In his affidavit to court submitted before these arguments began, Zuma and his lawyers claimed that the lead prosecutor in the case, advocate Billy Downer, had a personal hatred for Zuma and may even have been having “withdrawal symptoms” from apartheid.

Zuma implied that Downer was two-faced and has an “aversion” to the truth, effectively labelling him a liar, which Downer later responded was “scandalous and vexatious” and “untrue and unwarranted”.

Downer asked for more than a dozen such accusations and characterisations against him to be withdrawn before the high court, and for Zuma to personally bear the costs of Downer’s application. He has reportedly expressed concern that the state’s case and the NPA was being prejudiced by Zuma and his legal team’s personal attacks on him.

Earlier this year, Zuma claimed in his affidavit that no one else in South Africa has supposedly suffered as much “personal and political prejudice” since the dawn of democracy in the country. He accused the NPA of mistreating and humiliating him.

he and his lawyers repeated long-held claims that the arms deal investigation against him was politically manipulated and processes were abused, and that Zuma became a “career obsession” for some prosecutors, especially Downer.

Zuma once again referred to the so-called spy tapes as evidence that his case had been politically manipulated. The evidence of the tapes led to charges being dropped prior to Zuma becoming president, but the courts later ruled that should not have happened.

The recordings revealed a discussion between former NPA boss Bulelani Ngcuka and former Scorpions boss Leonard McCarthy discussing the timing of charging Zuma.

In 2017 the appeals court confirmed a high court decision that then NPA head Mokotedi Mpshe had erred in making the call to drop charges in 2009.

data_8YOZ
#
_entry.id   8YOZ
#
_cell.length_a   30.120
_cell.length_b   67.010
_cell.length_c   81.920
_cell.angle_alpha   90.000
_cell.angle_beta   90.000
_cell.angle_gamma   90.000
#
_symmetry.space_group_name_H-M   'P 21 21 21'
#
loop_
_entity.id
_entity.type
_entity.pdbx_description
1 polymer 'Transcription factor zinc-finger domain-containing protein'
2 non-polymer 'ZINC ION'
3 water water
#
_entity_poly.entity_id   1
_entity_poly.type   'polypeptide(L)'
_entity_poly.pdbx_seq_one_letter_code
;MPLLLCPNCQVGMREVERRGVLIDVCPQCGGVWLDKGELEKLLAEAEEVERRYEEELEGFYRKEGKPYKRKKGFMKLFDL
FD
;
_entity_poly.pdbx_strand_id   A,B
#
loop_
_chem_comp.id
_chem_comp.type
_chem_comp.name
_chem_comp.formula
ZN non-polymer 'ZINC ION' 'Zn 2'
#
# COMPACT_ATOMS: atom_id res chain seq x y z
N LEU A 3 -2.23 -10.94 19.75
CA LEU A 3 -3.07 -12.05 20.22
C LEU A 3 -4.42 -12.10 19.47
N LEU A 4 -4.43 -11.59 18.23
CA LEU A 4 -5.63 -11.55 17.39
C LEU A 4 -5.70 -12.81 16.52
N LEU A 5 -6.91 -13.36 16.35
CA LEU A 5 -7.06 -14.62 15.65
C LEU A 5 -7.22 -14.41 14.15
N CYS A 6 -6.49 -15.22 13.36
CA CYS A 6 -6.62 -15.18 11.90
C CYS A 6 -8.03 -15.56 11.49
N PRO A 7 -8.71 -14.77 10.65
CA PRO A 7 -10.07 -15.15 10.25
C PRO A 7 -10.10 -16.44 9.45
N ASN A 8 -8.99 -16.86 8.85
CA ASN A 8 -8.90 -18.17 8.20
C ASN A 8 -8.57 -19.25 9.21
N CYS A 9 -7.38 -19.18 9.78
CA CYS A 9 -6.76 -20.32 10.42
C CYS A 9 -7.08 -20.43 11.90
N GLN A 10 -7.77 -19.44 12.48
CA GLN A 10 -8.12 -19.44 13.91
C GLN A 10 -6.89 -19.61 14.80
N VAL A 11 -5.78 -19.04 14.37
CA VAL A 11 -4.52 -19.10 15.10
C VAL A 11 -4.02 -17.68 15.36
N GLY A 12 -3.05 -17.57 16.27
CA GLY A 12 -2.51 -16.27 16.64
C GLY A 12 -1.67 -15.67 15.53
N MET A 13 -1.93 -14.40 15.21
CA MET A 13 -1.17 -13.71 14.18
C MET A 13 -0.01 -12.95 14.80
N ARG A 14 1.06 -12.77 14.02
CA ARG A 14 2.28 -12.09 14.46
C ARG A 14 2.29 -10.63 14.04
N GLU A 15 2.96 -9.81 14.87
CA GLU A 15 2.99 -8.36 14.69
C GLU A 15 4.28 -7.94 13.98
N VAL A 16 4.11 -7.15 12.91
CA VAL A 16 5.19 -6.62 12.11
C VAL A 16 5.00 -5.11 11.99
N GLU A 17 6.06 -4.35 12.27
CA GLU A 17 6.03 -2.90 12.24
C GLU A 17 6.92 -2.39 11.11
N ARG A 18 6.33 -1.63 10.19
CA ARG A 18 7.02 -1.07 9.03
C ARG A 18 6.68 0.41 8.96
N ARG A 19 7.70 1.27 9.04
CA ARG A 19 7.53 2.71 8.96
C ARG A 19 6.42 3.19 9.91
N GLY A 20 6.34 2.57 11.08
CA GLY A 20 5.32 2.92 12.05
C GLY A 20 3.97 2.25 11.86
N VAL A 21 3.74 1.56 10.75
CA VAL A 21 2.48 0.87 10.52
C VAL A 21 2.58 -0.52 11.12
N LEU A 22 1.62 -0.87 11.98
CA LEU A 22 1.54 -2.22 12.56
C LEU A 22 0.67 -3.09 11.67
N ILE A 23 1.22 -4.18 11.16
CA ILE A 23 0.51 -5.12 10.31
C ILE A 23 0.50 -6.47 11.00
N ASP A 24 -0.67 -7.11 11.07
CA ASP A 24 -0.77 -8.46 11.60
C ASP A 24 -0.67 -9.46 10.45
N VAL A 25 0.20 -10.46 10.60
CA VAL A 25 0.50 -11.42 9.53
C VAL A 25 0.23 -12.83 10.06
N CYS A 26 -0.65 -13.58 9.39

Zuma’s application for a permanent stay of prosecution for his corruption trial is being heard over three days from today.

The trial, which is yet to begin, is linked to the controversial R60 billion defence force arms deal concluded in 1999, which saw several multinational companies around the world providing technology and equipment.

It is alleged that multinational arms company Thales paid bribes to Zuma — via Shaik — in order to protect the company from a probe into the arms deal, in which Thales had secured a lucrative R2.6 billion contract to supply combat systems for the South African navy.

It is claimed that Thales paid Zuma — who was deputy president of the country at the time — R500,000 a year for political cover.

Zuma and Thales have both asked the court to stop the prosecution.

In one affidavit, Zuma said his prosecution had “all the attributes of a case that should be stayed permanently”.

“The delays have been extremely long, the pre-trial irregularities glaring. The prejudice to me is blatant. There are no victims or complainants and the political interference in the prosecution passes as other circumstances or factors the court should take into account,” said the affidavit.

In the affidavit submitted by Thales, company lawyer Christine Guerrier said the decision to reinstate the charges against the company was “unlawful” and that Thales’ “rights to a fair trial have been violated”.

The company has cited the long delay as an overriding factor and that the “employees involved in the events underpinning the charges are not available to provide [the company] with instructions … to assist [Thales] in presenting its defence at trial”.

Zuma is accused number one and is facing one count of racketeering, two counts of corruption, one count of money laundering and 12 counts of fraud for allegedly receiving bribe money from Thales via Shaik.

Thales is accused number two and is facing one count of racketeering, two counts of corruption and one count of money laundering.

The hearing continues.

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He later argued that, whether Zuma was corrupt or not, he has been treated improperly due to alleged bias and political influence. However, he appeared to say that he personally does not consider Zuma corrupt. In an impassioned speech in court on Monday morning in the High Court in Pietermaritzburg,...